I recently attended a three-day active shooter course held at Rose State College in Midwest City, Oklahoma.  The Midwest City Police Department hosted this event.  Lt. Greg Wipfli and Sgt. Jerry Kennedy of Midwest City PD as well as Sgt. Troy Fullbright, Moore PD and Lt. Ben Crockett of the Oklahoma Highway Patrol instructed. All the instructors shared their extensive knowledge of dealing with active shooters.  Each was passionate about teaching other officers to effectively defeat an active shooter(s).

Attendees were officers from throughout Oklahoma representing various law enforcement specialties including SWAT, patrol, K-9, narcotics, explosive technicians, as well as a police chief and a police chaplain. Many students had never attended an active shooter class and wanted to prepare themselves for this possibility.

Sgt. Kennedy told officers that they will have to form up and stop the killing. “When the crap hits the fan, you have to go into harm’s way and stop the bad guy. No more waiting outside until SWAT comes. You’re it!”  We screened films of past active shooter incidents, from the Columbine incident to Virginia Tech to international incidents. The class discussed in detail how things have evolved for patrol officers today.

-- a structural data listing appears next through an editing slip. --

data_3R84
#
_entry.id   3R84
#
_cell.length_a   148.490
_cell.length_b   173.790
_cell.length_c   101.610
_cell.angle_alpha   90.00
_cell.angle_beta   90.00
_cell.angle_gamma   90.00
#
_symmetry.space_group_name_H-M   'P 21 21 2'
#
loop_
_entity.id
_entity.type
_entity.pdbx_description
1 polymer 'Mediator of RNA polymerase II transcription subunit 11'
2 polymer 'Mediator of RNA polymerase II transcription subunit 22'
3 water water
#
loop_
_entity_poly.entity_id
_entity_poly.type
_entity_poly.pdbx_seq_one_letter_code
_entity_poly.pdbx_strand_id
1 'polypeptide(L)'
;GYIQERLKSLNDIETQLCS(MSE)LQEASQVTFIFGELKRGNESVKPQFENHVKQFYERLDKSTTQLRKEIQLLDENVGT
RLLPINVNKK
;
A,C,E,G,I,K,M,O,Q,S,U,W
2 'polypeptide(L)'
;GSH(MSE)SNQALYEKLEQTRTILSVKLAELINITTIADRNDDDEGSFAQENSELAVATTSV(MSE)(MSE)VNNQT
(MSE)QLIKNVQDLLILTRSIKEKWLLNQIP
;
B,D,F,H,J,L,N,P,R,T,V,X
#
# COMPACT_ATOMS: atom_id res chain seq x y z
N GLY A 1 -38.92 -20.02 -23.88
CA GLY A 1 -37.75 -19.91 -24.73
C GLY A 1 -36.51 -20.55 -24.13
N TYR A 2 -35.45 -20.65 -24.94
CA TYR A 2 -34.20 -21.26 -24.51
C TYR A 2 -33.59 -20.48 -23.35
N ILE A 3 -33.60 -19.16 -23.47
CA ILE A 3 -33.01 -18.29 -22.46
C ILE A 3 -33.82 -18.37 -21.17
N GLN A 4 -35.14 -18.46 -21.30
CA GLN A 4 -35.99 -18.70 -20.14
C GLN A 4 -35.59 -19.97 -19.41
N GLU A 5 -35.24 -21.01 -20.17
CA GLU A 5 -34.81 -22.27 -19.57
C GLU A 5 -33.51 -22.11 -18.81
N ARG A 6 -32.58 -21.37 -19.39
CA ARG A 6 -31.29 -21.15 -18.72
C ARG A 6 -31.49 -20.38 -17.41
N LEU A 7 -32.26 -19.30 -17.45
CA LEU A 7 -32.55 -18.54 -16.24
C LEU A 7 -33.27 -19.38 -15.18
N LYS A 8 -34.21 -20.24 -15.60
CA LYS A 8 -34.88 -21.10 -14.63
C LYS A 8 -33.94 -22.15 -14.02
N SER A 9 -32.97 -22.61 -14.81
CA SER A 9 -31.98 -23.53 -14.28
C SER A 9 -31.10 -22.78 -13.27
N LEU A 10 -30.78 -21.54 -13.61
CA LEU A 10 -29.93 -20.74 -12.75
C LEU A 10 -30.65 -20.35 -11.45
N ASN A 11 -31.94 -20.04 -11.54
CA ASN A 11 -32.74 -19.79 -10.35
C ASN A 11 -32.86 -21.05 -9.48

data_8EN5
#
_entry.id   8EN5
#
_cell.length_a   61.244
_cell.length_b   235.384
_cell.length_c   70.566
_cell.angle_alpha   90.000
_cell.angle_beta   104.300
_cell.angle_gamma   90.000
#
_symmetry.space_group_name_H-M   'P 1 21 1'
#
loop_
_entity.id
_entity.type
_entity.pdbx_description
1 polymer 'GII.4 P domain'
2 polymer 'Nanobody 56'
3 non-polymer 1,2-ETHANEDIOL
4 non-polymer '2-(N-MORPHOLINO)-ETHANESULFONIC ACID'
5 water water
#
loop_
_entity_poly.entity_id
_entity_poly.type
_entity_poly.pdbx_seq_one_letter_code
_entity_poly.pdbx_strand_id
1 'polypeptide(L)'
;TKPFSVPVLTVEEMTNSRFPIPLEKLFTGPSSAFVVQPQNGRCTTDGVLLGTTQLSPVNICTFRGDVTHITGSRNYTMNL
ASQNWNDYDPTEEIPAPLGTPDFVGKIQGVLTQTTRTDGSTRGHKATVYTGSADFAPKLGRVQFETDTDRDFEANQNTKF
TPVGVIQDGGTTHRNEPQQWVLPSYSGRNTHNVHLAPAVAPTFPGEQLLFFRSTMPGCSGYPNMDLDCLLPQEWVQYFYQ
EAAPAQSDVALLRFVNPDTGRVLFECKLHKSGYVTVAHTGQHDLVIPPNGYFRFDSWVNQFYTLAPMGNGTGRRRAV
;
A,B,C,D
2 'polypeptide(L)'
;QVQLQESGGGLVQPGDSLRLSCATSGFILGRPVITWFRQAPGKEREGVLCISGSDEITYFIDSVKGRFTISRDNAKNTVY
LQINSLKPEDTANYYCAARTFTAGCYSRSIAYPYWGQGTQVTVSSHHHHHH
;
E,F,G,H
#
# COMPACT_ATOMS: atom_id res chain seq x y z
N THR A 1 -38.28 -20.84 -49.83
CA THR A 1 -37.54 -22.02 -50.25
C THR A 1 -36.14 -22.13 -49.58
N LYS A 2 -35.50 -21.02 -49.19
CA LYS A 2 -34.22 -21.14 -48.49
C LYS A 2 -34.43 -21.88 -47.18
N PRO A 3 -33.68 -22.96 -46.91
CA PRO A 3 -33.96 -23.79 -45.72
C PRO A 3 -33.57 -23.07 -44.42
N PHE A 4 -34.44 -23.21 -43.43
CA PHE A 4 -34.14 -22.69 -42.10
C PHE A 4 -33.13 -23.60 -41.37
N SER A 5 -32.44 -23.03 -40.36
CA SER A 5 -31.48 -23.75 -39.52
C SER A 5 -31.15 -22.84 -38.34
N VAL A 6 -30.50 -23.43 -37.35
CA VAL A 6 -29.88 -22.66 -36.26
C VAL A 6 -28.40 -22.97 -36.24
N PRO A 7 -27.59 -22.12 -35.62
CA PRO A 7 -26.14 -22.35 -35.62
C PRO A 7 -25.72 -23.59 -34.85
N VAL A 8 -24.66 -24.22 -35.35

Law enforcement has many tools to deal with an active shooter, but not all departments use them.  Some departments have rifles available to patrol units, but others still do not allow their officers to carry long guns.  The police chaplain, who is also a member of his department’s tactical team, says that he often hears the statement, “It (an active shooter) cannot happen here.  He shook his head and said, “How wrong they are.”  The chief in our group commented that he is well aware that, “when it comes down to an active shooter that you throw in everything including the kitchen sink to stop them.”

“That’s what I wanted to hear,“ Sgt. Fullbright, stated.  “I wanted to hear some passion for the job,” he said. “There are far too many officers from rookie to veterans who have no passion for the job.  They are the ones who more than likely will never set foot in a class but are the first ones to encounter an active shooter.”    “Then,” Fullbright said, pointing the chaplain, “He will be the one giving the eulogy!“

We had a lively discussion about formations.  Formations were geared for at least three officers.  Personnel from rural agencies were concerned since their nearest back-up could be 30 minutes en route.  Basically, “get your ass in there and handle it” was the class’ response.  I suggested that those who want to play it safe are in the wrong line of work!   From my perspective, we are the ones who raised our right hands and took an oath to protect those who cannot protect themselves.

We also took on board lessons learned for foreign active shooter situations. We reviewed video of the Beslan school terror incident.  This siege began with 1,100 people taken hostage.  After three days, Russian Special Forces attempted to regain control of the school.  In that process, 380 people lost their lives, including 177 children.